2017 Event I TEDxNatick
TEDxNatick 2017 Speaker Videos
We are excited to announce the videos are online today for several of our 2017 TEDxNatick speakers.
This highly talented group of speakers provided energy, creativity, joy, and wonder to the TEDxNatick stage. With their Stories That Inspire, they explored a wide range of provocative topics ranging from music composition to social reform, physics, poetry, health, architecture, sports, art, genetics, climate change, exercise, and more.
Click on speaker photos to link to videos
Active Kids, Active Minds
Despite the fact that our children are wired to move, our country is in the midst of a physical inactivity epidemic. Kathleen Tullie took matters into her own hands by starting a grassroots program that empowers children, parents, teachers and community members to fight against physical inactivity. Through her passion, research and the "Word of Moms,” Kathleen created a free and turnkey solution to getting more kids active everywhere.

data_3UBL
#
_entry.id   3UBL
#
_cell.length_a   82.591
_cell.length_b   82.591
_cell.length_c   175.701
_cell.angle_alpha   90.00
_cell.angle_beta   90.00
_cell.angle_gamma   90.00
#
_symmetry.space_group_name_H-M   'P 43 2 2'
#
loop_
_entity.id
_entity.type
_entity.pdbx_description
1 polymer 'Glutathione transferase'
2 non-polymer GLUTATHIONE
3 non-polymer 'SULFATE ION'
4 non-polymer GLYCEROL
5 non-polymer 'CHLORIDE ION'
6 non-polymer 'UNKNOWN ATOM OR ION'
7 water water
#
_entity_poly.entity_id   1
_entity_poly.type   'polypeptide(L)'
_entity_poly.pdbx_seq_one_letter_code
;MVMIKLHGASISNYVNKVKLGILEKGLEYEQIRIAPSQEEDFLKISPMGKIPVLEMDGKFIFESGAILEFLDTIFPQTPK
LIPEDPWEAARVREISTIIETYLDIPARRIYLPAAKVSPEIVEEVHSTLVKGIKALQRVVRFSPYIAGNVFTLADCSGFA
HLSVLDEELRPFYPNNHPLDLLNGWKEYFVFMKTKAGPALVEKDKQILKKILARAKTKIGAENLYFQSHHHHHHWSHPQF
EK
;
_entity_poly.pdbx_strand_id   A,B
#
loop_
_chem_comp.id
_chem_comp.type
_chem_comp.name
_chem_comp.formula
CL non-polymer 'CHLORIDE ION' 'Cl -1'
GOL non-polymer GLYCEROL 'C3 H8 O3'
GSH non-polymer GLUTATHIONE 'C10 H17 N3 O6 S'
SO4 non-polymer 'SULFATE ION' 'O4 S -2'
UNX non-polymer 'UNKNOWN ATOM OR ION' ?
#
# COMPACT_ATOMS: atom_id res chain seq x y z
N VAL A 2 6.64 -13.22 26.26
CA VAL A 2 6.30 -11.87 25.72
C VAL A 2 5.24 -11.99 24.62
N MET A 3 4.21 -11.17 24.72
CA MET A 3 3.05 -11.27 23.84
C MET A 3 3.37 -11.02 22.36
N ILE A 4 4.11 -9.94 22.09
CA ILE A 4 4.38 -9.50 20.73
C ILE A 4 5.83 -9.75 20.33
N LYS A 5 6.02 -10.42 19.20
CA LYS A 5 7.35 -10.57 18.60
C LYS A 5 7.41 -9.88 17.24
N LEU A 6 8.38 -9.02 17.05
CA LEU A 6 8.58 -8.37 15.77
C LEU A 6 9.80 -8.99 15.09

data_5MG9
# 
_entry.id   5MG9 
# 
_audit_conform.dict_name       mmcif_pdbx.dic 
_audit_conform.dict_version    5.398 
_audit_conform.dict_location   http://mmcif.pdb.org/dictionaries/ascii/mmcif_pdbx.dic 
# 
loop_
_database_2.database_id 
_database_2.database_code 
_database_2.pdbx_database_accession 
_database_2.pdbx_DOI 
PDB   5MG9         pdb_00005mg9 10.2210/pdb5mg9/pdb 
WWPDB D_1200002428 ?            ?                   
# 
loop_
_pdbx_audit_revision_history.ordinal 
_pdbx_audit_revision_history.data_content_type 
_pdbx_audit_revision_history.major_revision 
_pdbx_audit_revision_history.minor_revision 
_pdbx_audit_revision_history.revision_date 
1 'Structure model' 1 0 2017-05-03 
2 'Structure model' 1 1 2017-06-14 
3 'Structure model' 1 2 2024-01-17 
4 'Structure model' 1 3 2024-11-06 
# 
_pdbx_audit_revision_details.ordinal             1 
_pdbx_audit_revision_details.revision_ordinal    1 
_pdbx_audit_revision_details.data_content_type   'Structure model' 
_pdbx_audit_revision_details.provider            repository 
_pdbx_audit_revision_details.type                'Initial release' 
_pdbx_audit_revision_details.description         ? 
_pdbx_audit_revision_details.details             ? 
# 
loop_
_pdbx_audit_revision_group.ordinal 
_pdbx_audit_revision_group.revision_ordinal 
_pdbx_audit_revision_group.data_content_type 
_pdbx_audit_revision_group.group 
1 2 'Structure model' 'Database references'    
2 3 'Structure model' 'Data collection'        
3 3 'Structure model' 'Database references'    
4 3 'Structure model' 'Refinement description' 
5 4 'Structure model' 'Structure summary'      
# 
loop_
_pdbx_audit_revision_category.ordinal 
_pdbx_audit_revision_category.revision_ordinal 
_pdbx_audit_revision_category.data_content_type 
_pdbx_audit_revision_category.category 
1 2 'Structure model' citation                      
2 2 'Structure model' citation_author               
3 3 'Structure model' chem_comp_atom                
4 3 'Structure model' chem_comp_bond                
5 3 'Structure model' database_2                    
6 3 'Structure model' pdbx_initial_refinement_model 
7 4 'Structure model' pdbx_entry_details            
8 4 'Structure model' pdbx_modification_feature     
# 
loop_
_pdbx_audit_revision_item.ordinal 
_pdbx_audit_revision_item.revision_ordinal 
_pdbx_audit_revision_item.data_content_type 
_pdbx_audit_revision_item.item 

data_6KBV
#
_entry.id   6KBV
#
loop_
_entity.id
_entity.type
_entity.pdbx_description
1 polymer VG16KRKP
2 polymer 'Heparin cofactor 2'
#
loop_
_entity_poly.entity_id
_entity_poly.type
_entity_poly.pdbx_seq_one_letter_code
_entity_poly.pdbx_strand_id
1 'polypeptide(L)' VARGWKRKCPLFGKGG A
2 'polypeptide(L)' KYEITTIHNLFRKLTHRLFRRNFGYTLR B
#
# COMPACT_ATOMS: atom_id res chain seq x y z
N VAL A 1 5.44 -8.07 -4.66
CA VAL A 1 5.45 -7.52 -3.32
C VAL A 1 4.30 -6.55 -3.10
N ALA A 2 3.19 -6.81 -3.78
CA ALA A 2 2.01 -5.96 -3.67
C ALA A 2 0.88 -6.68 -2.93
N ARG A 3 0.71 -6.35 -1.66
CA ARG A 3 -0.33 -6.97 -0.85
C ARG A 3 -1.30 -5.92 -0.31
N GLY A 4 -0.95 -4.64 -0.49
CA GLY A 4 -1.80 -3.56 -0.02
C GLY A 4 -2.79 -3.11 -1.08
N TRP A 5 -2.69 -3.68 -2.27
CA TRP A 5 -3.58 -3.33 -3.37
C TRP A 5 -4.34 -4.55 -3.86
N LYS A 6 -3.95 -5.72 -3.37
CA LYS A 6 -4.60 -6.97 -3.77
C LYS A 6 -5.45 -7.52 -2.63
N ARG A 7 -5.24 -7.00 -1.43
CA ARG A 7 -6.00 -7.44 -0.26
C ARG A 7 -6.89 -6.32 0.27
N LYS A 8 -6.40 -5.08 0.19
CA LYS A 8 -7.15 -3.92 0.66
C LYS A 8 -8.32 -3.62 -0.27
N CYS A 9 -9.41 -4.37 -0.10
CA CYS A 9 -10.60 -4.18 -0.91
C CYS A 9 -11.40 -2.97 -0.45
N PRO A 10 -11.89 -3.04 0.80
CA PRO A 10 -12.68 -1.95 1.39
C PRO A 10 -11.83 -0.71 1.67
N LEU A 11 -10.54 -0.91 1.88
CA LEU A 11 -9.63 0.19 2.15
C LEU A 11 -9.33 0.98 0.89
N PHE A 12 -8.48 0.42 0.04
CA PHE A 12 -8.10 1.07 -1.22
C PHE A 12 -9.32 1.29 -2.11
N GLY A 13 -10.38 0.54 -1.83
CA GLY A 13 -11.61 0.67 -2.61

Willie Mays: What Would You Say to Your Hero?
Bill Littlefield has spoken with and about athletes from all over the sporting world, yet one connection stands above the rest. Listen as Bill recounts what this special encounter meant for both of them.
Bill hosts NPR’s award-winning sports radio program “Only A Game” featuring insightful, humorous and creative stories about about the sentimentalities, quirks, and personalities of the sports world.
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The Power of a Disability
Sleep is second nature for most teenagers, but for Maeve Sheehy, sleep goes far beyond fatigue. At age thirteen she correctly diagnosed herself with Narcolepsy with Cataplexy, but that was only the start of her medical journey. Since then she has used her story to raise awareness about Narcolepsy and other disorders in both her real and online communities.